IHP Climate Change Spring 2016 – Vietnam

Letter Home from Vietnam


Upon arrival in Hanoi, we went to a restaurant that served us many different foods and everyone had to brush the dust off of their chopstick skills. Some food was dropped into soy sauce and many laughs were shared at the struggle of getting used to our new utensils. We then went to our hotel and had free time to explore the city, eat some street food, and recover from jet lag. The most interesting aspect of getting used to the city that day was crossing the street. There are hundreds of motorbikes and little to no room on the sidewalk so we just had to commit to crossing the street and hope that the motorbikes would dodge us.


We spent most of our time in Hanoi in our classroom learning a lot of information in preparation for our future site visits in the central part of Vietnam. Other than classroom time we also had a weekend that we had free to explore. A group of us traveled to Ha Long Bay and went on a boat cruise to an area where we could kayak while looking for monkeys, then to another area where we were free to jump off the back of the boat to swim. Then we went to a private island where we had a large bunk room to ourselves, a private beach, delicious food, and a night full of fun and festivities.


In Hue, we had a chance to synthesize all of the lectures we had in Hanoi and see how they connected to real life through site visits. We toured the Citadel and Imperial Palace our first day there, getting a sense of the historical context of the city. The Imperial Palace has been gradually restored over the past 40 years, but ruins from the “American War” still remain. Being American students looking at the wreckage highlighted one of the central contradictions we work through together: how past historical legacies of war and colonialism connect to our presence today.


Over the course of the next few days we visited a hydropower dam and talked to people who were displaced by the dam’s construction. Those conversations illuminated the negative consequences a renewable energy resource may have, reminding us to never forget the social implications. Our next site visit was to a farmer who has implemented an organic composting system. Through the help of the Center for Social Research and Development, our host organization in Hue, this farmer transitioned from using chemical fertilizers and pesticides to composting for fertilizer.


Hue was rainy and muddy, but the sun came out when we got to Hoi An, another small city along the central coast. Hoi An has recently been named a UNESCO World Heritage site, and brings in millions of tourists each year. The city’s economy relies on the industry, and many young people are drawn to the service industry for secure jobs. Everything, it seemed, was catered to European and American tastes. Every block is just shop after shop of scarves, toys, and snacks (mangoes were a group favorite and iced white coffee. Lots of iced coffee). As we toured local farms and beaches, we saw the positive and negative impacts of ecotourism juxtaposed. Hoi An officials have been able to capitalize on the fact that environmentalism is “in vogue;” the city boasts many guest houses on organic farms, and the city has begun composting and recycling initiatives that are far more progressive than any other city in the country. But at the same time, luxury resorts are being built along the coast. We stood on a beach that had about three or four meters of sand, and were told that just two years ago the beachfront was 100 meters. This beach erosion is caused by increased development along the coast and throughout the region. In Hoi An, we considered these contradictions, questioned authority, and grappled with the economic and social systems that have bolstered Hoi An’s development. All the while, we ate well, slept well in our homestays, and learned how to navigate the hectic Vietnamese traffic patterns on our fleet of blue cruiser bikes.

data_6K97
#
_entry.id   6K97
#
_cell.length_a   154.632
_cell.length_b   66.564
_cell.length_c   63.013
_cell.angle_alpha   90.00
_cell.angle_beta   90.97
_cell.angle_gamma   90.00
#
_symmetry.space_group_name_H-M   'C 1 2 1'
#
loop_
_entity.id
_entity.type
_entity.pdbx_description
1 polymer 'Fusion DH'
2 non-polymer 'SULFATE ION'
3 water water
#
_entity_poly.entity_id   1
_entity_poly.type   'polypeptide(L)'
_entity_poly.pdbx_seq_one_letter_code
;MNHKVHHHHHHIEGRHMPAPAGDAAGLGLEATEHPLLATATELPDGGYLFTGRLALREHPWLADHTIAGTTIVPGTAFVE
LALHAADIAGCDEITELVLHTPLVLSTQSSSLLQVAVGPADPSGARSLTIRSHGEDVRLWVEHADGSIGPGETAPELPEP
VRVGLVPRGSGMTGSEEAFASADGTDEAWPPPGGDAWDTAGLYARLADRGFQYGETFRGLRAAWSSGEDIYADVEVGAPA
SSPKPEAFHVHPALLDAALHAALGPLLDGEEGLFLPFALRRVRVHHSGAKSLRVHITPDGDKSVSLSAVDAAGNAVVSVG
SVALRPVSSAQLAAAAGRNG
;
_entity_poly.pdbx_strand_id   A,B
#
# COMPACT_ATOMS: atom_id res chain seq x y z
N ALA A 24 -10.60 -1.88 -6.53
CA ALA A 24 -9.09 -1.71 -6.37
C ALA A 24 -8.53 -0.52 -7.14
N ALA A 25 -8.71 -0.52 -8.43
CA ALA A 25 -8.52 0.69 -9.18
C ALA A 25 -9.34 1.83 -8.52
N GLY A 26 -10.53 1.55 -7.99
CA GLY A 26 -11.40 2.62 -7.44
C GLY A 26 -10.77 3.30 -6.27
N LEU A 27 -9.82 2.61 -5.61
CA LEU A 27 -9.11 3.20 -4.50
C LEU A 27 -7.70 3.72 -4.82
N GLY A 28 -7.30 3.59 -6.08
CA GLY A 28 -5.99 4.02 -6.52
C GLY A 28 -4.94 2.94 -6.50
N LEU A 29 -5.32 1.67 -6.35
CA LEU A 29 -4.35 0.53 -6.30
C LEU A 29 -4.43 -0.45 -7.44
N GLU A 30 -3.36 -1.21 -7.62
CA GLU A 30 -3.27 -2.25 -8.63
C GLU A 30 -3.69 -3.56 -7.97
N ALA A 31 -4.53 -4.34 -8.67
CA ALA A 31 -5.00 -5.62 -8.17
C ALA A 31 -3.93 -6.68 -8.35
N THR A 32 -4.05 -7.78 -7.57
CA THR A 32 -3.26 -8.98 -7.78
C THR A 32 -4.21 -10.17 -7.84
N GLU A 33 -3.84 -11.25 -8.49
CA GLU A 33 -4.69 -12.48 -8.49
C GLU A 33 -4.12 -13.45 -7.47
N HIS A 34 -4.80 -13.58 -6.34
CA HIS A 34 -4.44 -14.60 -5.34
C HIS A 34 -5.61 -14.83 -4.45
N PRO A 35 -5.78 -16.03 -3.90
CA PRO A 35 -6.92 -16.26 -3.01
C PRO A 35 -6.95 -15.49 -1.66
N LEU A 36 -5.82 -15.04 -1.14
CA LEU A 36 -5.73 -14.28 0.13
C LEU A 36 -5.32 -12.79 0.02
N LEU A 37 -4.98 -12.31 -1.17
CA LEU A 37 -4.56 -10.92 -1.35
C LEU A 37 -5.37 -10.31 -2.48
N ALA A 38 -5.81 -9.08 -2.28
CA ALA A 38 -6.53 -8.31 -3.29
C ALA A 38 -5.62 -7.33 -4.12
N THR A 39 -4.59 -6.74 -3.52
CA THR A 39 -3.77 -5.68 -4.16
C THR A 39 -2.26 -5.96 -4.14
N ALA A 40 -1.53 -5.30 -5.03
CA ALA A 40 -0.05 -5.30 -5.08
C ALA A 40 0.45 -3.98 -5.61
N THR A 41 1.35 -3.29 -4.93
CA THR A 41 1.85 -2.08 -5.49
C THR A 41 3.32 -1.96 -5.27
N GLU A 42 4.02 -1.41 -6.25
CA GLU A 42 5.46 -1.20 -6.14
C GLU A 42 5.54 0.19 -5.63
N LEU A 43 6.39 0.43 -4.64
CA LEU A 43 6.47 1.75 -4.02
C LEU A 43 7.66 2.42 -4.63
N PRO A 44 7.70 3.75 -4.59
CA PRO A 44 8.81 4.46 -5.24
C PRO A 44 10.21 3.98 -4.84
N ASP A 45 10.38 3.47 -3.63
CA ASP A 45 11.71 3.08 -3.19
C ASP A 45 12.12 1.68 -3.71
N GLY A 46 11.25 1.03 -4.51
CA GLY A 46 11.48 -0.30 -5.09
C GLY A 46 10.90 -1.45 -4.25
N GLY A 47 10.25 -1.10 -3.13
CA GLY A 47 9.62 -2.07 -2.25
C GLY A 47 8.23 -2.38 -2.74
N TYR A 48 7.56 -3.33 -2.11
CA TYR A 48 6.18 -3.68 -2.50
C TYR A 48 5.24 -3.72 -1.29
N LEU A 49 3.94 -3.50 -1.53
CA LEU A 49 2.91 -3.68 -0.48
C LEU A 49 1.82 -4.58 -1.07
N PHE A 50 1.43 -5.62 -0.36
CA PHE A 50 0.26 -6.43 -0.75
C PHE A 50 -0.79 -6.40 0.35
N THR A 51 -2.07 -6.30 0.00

In Ho Chi Minh city, we got to experience what heat truly is. Although the biggest city in Vietnam, Ho Chi Minh has wider sidewalks, more green space, and more diverse food options than Hanoi. I was even able to go to Mass in Vietnamese at the Notre Dam cathedral in the middle of the city! Many students also visited the War Remnants museum, which displays photos capturing the atrocities committed during the American/Vietnam War. As environmentally oriented students, the display on the effects of Agent Orange was particularly poignant and difficult to see. Ho Chi Minh boasts an amazing mix of culture, cuisine, and fun and it was a wonderful way to finish our time in Vietnam!



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